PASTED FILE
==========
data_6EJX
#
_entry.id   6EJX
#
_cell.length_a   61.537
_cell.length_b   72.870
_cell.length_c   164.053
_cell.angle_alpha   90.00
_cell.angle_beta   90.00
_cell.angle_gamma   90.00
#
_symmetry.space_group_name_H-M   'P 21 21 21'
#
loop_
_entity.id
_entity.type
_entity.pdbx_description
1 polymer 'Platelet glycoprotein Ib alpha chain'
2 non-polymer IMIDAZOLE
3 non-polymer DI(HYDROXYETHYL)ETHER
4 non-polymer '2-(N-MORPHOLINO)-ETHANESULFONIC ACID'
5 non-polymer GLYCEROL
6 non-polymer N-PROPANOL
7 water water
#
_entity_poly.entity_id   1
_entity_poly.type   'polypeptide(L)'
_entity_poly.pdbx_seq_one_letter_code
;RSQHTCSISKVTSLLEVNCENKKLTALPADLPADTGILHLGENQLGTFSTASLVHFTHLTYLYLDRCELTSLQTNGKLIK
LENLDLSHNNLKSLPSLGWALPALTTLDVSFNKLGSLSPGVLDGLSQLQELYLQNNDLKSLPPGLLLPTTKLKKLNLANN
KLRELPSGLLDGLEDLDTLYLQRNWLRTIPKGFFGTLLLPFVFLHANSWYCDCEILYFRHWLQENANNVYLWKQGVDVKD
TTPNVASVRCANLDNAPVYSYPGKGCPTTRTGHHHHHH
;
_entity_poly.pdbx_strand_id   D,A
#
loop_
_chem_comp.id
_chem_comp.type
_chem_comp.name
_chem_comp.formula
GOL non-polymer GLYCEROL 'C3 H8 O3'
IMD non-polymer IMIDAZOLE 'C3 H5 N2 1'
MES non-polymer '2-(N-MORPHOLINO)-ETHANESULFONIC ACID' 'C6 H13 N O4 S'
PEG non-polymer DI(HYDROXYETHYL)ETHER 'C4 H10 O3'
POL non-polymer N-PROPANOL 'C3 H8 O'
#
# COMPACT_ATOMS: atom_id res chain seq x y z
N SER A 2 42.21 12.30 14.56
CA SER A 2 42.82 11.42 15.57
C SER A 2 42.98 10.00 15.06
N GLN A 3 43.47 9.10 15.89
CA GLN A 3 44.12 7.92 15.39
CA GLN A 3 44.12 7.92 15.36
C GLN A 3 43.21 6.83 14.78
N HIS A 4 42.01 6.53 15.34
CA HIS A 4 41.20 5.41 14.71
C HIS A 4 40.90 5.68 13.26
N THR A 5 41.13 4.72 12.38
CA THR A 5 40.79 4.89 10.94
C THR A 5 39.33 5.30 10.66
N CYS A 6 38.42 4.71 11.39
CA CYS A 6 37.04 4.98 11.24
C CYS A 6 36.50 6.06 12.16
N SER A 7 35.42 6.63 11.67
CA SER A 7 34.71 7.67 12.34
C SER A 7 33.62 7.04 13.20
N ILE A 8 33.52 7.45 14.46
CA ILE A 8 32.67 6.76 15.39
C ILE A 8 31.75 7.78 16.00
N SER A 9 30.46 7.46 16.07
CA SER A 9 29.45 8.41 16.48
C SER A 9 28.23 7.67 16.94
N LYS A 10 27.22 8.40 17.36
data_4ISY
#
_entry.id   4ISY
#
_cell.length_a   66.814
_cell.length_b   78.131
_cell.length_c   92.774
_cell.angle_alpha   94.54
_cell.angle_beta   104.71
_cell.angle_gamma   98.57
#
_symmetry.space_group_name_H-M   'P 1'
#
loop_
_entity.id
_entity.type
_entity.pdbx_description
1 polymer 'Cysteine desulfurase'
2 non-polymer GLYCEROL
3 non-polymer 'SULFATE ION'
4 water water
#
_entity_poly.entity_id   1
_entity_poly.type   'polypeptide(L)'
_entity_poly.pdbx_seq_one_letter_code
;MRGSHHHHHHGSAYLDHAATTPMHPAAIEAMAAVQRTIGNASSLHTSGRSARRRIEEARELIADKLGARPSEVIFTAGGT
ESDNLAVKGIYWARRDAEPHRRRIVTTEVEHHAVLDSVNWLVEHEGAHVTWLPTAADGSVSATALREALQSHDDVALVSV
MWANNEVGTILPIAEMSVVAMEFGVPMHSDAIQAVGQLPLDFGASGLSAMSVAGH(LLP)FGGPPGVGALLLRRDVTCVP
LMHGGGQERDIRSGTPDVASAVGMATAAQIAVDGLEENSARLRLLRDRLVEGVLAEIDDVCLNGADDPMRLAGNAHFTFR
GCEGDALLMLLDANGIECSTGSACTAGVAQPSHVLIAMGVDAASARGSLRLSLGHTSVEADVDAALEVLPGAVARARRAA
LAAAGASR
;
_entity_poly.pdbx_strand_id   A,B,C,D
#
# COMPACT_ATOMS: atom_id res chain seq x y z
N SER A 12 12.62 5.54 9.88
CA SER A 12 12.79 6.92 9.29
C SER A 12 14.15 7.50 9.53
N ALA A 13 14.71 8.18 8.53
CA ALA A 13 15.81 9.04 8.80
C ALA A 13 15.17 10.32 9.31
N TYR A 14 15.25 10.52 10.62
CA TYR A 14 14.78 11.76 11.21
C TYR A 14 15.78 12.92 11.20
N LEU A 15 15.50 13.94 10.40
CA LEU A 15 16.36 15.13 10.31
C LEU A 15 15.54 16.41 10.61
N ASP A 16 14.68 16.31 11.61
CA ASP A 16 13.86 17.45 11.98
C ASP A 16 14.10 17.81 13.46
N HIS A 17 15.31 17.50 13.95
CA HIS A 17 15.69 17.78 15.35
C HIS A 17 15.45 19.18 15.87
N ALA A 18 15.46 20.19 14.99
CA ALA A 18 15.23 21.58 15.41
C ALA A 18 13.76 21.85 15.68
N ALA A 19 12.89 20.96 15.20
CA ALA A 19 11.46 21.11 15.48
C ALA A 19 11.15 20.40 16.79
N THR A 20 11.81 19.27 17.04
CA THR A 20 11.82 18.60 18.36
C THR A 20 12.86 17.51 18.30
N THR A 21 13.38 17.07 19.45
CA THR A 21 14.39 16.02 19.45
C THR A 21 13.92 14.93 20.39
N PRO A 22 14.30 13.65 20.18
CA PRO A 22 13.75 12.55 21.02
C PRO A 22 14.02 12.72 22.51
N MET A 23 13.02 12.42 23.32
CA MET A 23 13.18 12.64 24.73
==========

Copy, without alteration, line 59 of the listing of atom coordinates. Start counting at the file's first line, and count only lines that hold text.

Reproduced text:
CA THR A 5 40.79 4.89 10.94